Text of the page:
Review: THE GOD INSIDE MY EAR Tackles Difficult Stories And Looks Good Along The Way

It’s really hard to make a successful movie about a woman going crazy. Movies like Possession and Rosemary’s Baby are enjoyable because you know it’s about a woman who is losing her grip, but it could be, and probably is, something more sinister and possibly supernatural. Repulsion succeeds because emotionally, we are made to feel the claustrophobic and disturbing feelings of a woman’s descent into madness. It’s a fine line to walk to make a successful movie about a woman slipping off the edge, and it takes a truly deft hand to deal with the subject matter. Joe Badon, the writer and director of The God Inside My Ear , had the bravery to tackle this kind of difficult storyline in his first feature film, and although the movie manages some really good moments, the film never quite manages to become more than the sum of its’ parts.

The God Inside My Ear follows twenty-something Elizia after a weird breakup in which her boyfriend tells her he’s leaving her because he has found God. Elizia (Linnea Gregg) sinks into depression and seems to have lost her sense of meaning and purpose. After receiving a call from The Telemarketer, (who, in a very sort of Dr. Who way, is known only as “The Telemarketer” for the entire film), and seeing a TV advertisement for a spiritual fix, Elizia seems to be completely losing her mind and her grip on reality. She begins to do things that are uncharacteristic for her, and although her friends can tell she’s out of sorts, they still recommend she begin dating again, which is not exactly the best suggestion in the world. Elizia heeds their advice but she knows something isn’t right and tries a number of fixes, including a therapist who recommends she collect something. Once she settles on something to collect and brings one of her finds home, even weirder things begin to happen. The Telemarketer also continues to call Elizia, seemingly intent on being in her life. If this sounds a bit confusing or muddled, that’s because it is. So many elements are introduced into the story that the viewer can’t quite settle on what is happening. Is Elizia simply losing her grip on reality, does she have some sort of possessed object, or is The Telemarketer or the TV advertisement somehow driving her mad?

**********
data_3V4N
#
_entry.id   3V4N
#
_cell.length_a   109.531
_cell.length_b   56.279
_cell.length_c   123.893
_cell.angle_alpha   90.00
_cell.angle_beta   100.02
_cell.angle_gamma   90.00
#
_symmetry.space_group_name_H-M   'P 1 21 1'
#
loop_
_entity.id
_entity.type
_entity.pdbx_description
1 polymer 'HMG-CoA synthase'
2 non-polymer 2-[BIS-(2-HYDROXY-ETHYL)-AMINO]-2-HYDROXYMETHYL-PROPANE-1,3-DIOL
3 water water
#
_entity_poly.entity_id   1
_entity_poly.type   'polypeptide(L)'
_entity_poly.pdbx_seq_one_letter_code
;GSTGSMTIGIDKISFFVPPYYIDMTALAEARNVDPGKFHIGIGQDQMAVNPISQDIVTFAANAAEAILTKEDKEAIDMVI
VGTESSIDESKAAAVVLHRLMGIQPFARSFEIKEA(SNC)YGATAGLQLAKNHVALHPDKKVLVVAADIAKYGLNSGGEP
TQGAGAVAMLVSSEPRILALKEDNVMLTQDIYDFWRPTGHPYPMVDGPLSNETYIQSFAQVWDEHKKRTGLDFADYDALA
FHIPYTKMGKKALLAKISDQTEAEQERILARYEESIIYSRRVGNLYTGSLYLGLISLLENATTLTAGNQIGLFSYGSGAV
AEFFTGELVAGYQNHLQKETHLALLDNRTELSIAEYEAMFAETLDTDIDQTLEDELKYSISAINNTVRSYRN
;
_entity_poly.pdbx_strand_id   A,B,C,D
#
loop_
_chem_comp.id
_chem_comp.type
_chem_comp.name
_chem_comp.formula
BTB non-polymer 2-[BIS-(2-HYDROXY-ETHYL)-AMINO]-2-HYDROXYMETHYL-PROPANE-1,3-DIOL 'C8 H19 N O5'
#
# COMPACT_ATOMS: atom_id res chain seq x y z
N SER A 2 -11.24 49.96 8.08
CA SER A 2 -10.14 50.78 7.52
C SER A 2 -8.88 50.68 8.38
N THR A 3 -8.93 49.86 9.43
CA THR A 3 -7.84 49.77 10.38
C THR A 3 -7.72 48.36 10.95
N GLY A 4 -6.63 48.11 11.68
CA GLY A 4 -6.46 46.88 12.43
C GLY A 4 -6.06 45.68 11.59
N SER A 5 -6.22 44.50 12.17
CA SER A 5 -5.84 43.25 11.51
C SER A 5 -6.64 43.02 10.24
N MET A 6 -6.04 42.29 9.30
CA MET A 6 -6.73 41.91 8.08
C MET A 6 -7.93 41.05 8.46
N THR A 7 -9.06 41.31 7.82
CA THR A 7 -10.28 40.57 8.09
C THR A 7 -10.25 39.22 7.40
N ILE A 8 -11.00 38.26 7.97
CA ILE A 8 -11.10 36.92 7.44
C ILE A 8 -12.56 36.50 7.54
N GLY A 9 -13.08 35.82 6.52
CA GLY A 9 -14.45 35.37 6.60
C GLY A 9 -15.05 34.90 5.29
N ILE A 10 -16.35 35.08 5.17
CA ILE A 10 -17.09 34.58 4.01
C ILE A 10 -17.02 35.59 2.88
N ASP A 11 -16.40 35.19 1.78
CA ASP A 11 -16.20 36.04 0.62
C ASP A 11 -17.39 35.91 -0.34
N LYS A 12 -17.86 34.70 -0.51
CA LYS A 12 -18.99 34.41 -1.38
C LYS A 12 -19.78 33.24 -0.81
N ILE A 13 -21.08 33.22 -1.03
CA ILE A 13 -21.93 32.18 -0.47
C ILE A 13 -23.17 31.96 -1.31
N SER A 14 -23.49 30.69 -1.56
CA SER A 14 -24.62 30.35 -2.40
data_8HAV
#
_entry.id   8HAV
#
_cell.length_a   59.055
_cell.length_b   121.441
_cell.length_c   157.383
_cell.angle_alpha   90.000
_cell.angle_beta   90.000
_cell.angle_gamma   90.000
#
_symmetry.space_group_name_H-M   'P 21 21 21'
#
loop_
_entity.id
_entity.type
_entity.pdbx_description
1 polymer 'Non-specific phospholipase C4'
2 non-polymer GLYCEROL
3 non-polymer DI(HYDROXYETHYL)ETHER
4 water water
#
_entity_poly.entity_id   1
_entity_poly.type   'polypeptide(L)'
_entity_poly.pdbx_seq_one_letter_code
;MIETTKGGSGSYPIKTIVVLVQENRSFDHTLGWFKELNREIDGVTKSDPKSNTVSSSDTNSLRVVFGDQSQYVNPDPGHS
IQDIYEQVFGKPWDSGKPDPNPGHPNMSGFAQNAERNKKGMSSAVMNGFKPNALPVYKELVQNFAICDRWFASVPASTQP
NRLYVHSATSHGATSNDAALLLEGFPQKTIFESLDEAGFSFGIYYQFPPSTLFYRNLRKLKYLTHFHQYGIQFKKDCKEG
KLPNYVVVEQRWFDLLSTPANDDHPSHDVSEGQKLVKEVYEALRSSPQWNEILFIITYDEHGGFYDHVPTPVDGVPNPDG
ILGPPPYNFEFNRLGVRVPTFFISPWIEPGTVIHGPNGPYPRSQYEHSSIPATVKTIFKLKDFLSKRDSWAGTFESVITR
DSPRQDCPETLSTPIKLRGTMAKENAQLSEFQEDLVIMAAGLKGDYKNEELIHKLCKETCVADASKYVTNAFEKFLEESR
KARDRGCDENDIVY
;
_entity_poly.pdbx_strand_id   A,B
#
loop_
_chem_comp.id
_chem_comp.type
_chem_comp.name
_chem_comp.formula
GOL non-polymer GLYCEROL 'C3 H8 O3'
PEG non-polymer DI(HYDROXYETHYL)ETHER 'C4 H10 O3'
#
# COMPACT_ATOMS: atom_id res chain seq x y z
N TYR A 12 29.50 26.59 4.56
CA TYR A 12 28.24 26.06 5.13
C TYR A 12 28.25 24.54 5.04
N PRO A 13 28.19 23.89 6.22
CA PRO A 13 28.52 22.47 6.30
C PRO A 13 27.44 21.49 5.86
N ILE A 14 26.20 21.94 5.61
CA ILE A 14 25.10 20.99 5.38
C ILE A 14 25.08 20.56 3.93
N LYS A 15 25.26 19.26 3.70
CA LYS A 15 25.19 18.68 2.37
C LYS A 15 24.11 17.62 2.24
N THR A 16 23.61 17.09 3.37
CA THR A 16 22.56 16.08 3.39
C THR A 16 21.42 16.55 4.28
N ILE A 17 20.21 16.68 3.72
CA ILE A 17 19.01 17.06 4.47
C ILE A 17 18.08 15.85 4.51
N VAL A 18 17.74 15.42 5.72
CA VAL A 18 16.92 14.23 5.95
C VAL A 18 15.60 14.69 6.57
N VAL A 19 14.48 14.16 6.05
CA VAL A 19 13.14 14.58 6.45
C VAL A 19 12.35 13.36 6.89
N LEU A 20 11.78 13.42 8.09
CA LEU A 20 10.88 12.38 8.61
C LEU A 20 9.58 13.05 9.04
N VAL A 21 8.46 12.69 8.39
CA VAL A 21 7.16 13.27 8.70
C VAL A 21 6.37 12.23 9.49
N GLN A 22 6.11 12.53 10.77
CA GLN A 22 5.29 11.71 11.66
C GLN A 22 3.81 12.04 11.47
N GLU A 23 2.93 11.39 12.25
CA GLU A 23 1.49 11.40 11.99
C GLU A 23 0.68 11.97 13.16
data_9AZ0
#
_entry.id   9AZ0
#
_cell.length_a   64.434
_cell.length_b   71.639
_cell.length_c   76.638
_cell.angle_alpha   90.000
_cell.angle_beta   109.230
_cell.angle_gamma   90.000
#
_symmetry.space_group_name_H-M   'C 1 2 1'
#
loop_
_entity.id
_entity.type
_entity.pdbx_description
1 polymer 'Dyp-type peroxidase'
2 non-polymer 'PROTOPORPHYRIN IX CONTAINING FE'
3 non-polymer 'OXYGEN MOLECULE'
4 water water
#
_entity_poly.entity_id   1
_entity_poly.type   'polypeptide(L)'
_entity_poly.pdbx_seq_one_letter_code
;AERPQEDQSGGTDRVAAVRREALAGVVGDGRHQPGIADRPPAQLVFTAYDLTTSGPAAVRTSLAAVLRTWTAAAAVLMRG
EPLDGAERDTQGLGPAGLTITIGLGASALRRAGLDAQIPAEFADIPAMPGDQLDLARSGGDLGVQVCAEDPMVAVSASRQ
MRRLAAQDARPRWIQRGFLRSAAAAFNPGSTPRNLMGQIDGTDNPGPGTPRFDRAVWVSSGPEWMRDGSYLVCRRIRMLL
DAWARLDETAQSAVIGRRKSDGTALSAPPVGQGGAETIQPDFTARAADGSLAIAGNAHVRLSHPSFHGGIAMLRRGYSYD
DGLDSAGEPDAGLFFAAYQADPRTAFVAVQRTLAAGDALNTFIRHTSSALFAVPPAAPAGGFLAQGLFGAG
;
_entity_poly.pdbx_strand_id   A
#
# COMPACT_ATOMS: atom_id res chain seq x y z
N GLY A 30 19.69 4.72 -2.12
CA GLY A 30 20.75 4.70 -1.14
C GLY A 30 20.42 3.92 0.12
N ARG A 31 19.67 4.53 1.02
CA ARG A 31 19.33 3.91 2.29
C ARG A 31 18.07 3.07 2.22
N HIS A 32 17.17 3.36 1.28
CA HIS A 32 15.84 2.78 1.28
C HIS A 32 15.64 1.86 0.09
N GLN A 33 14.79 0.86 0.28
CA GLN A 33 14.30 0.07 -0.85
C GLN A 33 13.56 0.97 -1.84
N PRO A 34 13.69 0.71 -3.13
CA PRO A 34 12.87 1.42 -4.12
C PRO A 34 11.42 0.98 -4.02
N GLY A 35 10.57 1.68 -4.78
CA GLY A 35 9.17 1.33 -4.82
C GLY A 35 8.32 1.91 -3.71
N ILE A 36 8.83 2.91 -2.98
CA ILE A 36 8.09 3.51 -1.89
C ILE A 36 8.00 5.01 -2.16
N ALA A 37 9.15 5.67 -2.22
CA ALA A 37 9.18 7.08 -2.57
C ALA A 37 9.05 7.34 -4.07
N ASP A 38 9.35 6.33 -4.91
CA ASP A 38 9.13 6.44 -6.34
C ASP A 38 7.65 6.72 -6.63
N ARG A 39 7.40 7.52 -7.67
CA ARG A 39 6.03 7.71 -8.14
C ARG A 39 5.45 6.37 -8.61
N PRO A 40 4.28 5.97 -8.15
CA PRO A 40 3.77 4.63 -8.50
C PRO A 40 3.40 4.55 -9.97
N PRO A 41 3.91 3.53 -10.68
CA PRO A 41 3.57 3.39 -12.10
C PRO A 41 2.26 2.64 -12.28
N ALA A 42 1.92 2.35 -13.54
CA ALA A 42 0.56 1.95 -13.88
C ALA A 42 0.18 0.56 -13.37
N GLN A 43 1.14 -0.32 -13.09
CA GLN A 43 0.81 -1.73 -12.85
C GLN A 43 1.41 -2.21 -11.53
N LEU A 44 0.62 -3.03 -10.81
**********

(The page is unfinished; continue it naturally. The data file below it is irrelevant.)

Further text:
Gregg, in her performance as Elizia, tries to show us the detachment she has from reality, but in the beginning her dialogue comes off a little wooden and too detached. However, Gregg is watchable enough that you are willing to give her a chance to pull it off, and, in fact, her acting greatly improves as the film goes on, so much so that it almost feels as if the movie was shot chronologically. She appears vastly better as the film proceeds, and, in fact, much about the film seems to get better as it moves along. Some of the side-players aren’t exactly the best actors, but some of them really show promise, including The Telemarketer, who is terrific from the beginning, and a coworker who admires Elizia, who himself gets better as the film progresses. Elizia’s friend David (Lucas Boffin) also feels earnest and sincere, even though he and his sister make some suggestions to help Elizia that feel somewhat ill-advised. Yet, even as most of the acting improves and the visuals effectively propel the story, the movie feels cluttered by too many possible explanations for Elizia’s behavior. While much else about the movie gets better as it moves forward, the story just isn’t part of that. That, instead, becomes more convoluted and unnecessarily excessive as it presents us with far too many possibilities for what’s happening to Eliza.